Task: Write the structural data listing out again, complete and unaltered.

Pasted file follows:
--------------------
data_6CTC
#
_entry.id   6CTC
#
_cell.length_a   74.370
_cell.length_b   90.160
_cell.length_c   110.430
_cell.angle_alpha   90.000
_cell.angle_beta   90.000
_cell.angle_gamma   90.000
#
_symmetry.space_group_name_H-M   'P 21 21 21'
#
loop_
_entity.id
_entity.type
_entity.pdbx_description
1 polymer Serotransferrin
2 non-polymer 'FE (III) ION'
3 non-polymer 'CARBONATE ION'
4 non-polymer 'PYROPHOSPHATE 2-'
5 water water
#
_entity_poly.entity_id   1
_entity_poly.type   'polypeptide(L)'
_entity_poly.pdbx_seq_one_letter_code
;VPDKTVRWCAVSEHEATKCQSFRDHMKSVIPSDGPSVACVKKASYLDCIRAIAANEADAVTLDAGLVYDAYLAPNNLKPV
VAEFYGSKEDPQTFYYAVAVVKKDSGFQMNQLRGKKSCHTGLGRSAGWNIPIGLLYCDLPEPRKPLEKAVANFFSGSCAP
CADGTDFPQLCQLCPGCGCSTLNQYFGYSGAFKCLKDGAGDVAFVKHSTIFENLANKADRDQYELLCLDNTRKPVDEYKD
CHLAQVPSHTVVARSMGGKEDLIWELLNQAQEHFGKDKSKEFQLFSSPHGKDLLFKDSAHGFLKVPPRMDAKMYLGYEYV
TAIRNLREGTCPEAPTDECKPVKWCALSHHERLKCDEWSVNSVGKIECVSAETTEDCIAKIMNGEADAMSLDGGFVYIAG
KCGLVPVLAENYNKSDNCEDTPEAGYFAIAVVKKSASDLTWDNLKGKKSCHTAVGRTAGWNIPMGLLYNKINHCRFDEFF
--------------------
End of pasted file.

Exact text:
data_6CTC
#
_entry.id   6CTC
#
_cell.length_a   74.370
_cell.length_b   90.160
_cell.length_c   110.430
_cell.angle_alpha   90.000
_cell.angle_beta   90.000
_cell.angle_gamma   90.000
#
_symmetry.space_group_name_H-M   'P 21 21 21'
#
loop_
_entity.id
_entity.type
_entity.pdbx_description
1 polymer Serotransferrin
2 non-polymer 'FE (III) ION'
3 non-polymer 'CARBONATE ION'
4 non-polymer 'PYROPHOSPHATE 2-'
5 water water
#
_entity_poly.entity_id   1
_entity_poly.type   'polypeptide(L)'
_entity_poly.pdbx_seq_one_letter_code
;VPDKTVRWCAVSEHEATKCQSFRDHMKSVIPSDGPSVACVKKASYLDCIRAIAANEADAVTLDAGLVYDAYLAPNNLKPV
VAEFYGSKEDPQTFYYAVAVVKKDSGFQMNQLRGKKSCHTGLGRSAGWNIPIGLLYCDLPEPRKPLEKAVANFFSGSCAP
CADGTDFPQLCQLCPGCGCSTLNQYFGYSGAFKCLKDGAGDVAFVKHSTIFENLANKADRDQYELLCLDNTRKPVDEYKD
CHLAQVPSHTVVARSMGGKEDLIWELLNQAQEHFGKDKSKEFQLFSSPHGKDLLFKDSAHGFLKVPPRMDAKMYLGYEYV
TAIRNLREGTCPEAPTDECKPVKWCALSHHERLKCDEWSVNSVGKIECVSAETTEDCIAKIMNGEADAMSLDGGFVYIAG
KCGLVPVLAENYNKSDNCEDTPEAGYFAIAVVKKSASDLTWDNLKGKKSCHTAVGRTAGWNIPMGLLYNKINHCRFDEFF